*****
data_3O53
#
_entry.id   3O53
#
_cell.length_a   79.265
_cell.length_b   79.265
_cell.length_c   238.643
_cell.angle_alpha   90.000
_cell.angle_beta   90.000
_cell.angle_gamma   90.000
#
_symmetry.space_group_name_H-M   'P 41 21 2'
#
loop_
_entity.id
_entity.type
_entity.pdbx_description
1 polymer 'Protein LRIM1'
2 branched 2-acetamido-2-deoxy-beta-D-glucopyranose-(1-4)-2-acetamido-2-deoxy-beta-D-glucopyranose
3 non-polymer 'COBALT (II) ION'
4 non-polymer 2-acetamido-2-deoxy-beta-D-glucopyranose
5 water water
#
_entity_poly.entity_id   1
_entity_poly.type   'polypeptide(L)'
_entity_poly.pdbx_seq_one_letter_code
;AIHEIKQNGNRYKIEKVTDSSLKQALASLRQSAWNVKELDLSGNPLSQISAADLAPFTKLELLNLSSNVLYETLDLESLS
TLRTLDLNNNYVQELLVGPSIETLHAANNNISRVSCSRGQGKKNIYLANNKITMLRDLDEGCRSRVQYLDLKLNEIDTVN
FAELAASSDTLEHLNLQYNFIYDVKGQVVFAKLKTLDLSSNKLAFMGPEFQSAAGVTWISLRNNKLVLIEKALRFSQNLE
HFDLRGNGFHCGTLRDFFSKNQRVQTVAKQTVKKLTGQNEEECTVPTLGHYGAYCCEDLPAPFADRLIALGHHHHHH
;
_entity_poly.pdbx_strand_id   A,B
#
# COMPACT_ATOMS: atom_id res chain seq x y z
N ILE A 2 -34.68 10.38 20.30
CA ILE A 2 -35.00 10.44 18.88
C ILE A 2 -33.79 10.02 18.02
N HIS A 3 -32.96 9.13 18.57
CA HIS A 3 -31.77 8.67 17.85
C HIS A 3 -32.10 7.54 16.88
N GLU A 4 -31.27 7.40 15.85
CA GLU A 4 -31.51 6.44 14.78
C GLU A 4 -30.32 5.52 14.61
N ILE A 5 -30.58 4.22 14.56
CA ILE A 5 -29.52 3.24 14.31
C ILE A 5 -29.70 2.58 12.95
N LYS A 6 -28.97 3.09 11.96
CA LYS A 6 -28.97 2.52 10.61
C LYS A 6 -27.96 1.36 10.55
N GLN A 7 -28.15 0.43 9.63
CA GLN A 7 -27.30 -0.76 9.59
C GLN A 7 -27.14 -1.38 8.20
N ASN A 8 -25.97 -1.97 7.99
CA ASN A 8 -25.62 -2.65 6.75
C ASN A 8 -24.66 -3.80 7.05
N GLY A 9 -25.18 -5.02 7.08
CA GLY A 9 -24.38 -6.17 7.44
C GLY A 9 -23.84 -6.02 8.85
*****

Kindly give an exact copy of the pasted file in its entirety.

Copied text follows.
data_3O53
#
_entry.id   3O53
#
_cell.length_a   79.265
_cell.length_b   79.265
_cell.length_c   238.643
_cell.angle_alpha   90.000
_cell.angle_beta   90.000
_cell.angle_gamma   90.000
#
_symmetry.space_group_name_H-M   'P 41 21 2'
#
loop_
_entity.id
_entity.type
_entity.pdbx_description
1 polymer 'Protein LRIM1'
2 branched 2-acetamido-2-deoxy-beta-D-glucopyranose-(1-4)-2-acetamido-2-deoxy-beta-D-glucopyranose
3 non-polymer 'COBALT (II) ION'
4 non-polymer 2-acetamido-2-deoxy-beta-D-glucopyranose
5 water water
#
_entity_poly.entity_id   1
_entity_poly.type   'polypeptide(L)'
_entity_poly.pdbx_seq_one_letter_code
;AIHEIKQNGNRYKIEKVTDSSLKQALASLRQSAWNVKELDLSGNPLSQISAADLAPFTKLELLNLSSNVLYETLDLESLS
TLRTLDLNNNYVQELLVGPSIETLHAANNNISRVSCSRGQGKKNIYLANNKITMLRDLDEGCRSRVQYLDLKLNEIDTVN
FAELAASSDTLEHLNLQYNFIYDVKGQVVFAKLKTLDLSSNKLAFMGPEFQSAAGVTWISLRNNKLVLIEKALRFSQNLE
HFDLRGNGFHCGTLRDFFSKNQRVQTVAKQTVKKLTGQNEEECTVPTLGHYGAYCCEDLPAPFADRLIALGHHHHHH
;
_entity_poly.pdbx_strand_id   A,B
#
# COMPACT_ATOMS: atom_id res chain seq x y z
N ILE A 2 -34.68 10.38 20.30
CA ILE A 2 -35.00 10.44 18.88
C ILE A 2 -33.79 10.02 18.02
N HIS A 3 -32.96 9.13 18.57
CA HIS A 3 -31.77 8.67 17.85
C HIS A 3 -32.10 7.54 16.88
N GLU A 4 -31.27 7.40 15.85
CA GLU A 4 -31.51 6.44 14.78
C GLU A 4 -30.32 5.52 14.61
N ILE A 5 -30.58 4.22 14.56
CA ILE A 5 -29.52 3.24 14.31
C ILE A 5 -29.70 2.58 12.95
N LYS A 6 -28.97 3.09 11.96
CA LYS A 6 -28.97 2.52 10.61
C LYS A 6 -27.96 1.36 10.55
N GLN A 7 -28.15 0.43 9.63
CA GLN A 7 -27.30 -0.76 9.59
C GLN A 7 -27.14 -1.38 8.20
N ASN A 8 -25.97 -1.97 7.99
CA ASN A 8 -25.62 -2.65 6.75
C ASN A 8 -24.66 -3.80 7.05
N GLY A 9 -25.18 -5.02 7.08
CA GLY A 9 -24.38 -6.17 7.44
C GLY A 9 -23.84 -6.02 8.85